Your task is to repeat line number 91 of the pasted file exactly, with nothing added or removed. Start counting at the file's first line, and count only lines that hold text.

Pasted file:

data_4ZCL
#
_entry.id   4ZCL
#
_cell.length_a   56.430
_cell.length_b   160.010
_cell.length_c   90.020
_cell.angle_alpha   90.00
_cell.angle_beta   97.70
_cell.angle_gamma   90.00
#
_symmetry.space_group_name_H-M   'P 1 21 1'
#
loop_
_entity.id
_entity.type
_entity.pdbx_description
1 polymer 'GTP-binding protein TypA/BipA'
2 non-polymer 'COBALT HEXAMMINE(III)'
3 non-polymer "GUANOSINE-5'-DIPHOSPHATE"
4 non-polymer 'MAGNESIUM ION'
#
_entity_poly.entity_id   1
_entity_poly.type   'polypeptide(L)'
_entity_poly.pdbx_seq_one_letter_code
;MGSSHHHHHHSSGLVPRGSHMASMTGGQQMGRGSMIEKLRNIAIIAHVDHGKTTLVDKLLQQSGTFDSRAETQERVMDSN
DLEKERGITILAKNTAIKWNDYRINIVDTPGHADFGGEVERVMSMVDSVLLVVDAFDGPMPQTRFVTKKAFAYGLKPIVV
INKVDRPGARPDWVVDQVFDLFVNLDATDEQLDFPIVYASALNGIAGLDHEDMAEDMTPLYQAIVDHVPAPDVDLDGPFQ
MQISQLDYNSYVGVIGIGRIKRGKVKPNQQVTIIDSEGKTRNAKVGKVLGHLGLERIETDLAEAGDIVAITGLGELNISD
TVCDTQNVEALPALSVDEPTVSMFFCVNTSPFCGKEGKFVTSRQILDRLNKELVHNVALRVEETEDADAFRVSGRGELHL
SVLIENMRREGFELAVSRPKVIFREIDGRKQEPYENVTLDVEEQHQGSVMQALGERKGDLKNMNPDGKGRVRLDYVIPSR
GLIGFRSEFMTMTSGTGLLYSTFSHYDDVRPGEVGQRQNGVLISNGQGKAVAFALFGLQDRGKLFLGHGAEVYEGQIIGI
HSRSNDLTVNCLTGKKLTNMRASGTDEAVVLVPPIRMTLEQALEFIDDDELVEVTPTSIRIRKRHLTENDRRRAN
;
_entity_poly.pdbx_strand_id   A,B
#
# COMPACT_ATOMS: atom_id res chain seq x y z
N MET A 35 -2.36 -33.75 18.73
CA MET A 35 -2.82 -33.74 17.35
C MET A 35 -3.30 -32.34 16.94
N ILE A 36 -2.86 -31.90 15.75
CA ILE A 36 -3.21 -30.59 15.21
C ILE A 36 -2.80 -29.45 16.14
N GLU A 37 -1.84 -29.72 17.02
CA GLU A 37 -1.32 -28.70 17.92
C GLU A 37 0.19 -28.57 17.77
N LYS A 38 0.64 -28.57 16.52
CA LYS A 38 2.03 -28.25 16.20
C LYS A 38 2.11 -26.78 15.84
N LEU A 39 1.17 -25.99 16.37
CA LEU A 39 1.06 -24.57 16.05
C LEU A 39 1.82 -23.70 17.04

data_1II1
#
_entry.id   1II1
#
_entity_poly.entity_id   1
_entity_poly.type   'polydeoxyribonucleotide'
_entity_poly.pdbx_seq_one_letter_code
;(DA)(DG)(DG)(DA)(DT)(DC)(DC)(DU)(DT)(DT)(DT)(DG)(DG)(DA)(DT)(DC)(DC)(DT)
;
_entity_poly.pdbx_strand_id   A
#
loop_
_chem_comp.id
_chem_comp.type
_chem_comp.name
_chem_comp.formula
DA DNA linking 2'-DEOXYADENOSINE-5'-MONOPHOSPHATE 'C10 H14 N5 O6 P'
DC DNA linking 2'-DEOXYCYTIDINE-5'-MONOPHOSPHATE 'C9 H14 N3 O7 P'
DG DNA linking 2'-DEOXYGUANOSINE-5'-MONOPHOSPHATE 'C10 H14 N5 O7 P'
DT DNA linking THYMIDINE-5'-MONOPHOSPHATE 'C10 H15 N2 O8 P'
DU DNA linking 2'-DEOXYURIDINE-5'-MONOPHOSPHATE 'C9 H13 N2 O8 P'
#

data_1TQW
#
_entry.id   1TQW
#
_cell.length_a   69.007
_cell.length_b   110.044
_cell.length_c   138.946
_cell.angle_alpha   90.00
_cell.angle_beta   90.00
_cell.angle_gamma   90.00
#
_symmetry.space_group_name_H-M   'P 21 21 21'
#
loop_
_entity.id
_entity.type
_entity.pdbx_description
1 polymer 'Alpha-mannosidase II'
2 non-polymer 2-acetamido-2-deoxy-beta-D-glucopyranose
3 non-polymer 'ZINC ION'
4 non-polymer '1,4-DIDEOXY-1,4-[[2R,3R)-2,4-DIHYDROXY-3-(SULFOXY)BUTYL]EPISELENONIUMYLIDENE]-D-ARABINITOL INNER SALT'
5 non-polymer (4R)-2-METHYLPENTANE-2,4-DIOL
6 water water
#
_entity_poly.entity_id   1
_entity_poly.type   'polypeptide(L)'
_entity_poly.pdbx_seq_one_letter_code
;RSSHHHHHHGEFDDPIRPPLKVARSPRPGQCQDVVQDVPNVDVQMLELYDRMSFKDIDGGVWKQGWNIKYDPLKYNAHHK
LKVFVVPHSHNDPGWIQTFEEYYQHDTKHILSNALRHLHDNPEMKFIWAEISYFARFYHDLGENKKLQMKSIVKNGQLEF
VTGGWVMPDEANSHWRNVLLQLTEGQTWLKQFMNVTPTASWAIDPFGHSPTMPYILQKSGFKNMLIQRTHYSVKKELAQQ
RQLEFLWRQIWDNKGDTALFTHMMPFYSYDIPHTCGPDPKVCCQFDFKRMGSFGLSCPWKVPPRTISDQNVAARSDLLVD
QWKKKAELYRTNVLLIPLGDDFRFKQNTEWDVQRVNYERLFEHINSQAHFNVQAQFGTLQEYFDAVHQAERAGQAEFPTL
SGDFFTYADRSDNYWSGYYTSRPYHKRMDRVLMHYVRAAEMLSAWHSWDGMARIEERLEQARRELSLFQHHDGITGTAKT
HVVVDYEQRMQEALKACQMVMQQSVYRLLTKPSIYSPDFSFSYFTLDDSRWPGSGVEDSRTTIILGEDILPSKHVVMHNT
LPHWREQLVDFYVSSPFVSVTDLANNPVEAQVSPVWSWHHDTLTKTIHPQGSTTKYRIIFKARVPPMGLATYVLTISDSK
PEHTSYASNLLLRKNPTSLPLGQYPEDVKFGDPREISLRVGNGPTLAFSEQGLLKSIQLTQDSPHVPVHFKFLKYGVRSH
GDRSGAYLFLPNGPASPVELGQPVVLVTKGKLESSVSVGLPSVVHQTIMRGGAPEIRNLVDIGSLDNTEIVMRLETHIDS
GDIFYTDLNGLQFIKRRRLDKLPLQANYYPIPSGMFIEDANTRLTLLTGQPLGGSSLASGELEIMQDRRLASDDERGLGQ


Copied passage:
_entity.pdbx_description